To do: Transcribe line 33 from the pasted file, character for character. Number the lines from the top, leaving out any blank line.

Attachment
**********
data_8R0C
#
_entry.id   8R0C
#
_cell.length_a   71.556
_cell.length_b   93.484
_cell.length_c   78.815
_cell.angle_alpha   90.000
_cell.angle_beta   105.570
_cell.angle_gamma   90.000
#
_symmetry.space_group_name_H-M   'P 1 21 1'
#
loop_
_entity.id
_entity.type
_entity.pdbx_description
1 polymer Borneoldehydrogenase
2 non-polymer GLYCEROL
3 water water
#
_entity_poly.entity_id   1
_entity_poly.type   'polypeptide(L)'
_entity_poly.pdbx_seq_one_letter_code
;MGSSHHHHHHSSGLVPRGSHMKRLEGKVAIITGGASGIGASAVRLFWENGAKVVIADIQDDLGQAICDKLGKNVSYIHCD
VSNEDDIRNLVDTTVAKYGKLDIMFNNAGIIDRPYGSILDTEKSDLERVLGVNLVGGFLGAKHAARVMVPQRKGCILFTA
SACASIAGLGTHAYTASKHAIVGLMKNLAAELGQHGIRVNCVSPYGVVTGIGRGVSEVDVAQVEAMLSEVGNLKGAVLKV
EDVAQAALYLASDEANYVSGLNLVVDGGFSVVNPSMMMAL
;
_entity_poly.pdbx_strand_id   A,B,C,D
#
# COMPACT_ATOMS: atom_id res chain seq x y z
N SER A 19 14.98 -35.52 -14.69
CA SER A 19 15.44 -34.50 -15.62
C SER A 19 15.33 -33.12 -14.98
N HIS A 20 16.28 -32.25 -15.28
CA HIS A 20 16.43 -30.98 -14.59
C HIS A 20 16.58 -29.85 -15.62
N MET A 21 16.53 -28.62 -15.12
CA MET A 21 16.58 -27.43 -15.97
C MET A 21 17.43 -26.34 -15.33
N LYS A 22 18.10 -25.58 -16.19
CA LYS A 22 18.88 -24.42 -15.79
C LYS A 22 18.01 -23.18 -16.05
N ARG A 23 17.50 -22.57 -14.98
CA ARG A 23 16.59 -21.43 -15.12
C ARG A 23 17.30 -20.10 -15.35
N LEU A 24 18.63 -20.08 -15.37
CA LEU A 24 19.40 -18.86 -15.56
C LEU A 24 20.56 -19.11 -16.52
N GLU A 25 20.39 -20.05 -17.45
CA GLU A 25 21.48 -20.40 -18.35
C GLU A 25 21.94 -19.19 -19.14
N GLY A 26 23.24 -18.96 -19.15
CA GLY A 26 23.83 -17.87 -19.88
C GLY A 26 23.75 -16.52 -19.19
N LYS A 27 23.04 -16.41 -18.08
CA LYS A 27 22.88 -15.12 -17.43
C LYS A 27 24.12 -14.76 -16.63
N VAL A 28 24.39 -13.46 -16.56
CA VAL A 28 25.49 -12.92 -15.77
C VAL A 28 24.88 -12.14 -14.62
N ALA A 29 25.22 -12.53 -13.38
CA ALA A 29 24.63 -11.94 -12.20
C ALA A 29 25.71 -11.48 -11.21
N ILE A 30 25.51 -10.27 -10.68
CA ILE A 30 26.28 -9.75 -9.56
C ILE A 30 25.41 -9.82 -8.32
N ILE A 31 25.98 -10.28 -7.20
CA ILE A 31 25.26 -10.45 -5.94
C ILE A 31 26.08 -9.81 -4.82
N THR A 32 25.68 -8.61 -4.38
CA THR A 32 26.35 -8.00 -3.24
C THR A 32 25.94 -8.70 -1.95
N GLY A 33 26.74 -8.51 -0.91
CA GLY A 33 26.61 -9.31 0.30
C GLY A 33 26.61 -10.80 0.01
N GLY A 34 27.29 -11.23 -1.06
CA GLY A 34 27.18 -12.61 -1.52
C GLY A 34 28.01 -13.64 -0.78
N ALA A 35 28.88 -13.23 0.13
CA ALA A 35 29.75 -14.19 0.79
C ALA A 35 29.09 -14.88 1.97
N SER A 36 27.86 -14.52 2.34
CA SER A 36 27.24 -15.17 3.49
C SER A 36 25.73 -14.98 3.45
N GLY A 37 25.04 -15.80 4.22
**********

N SER A 19 14.98 -35.52 -14.69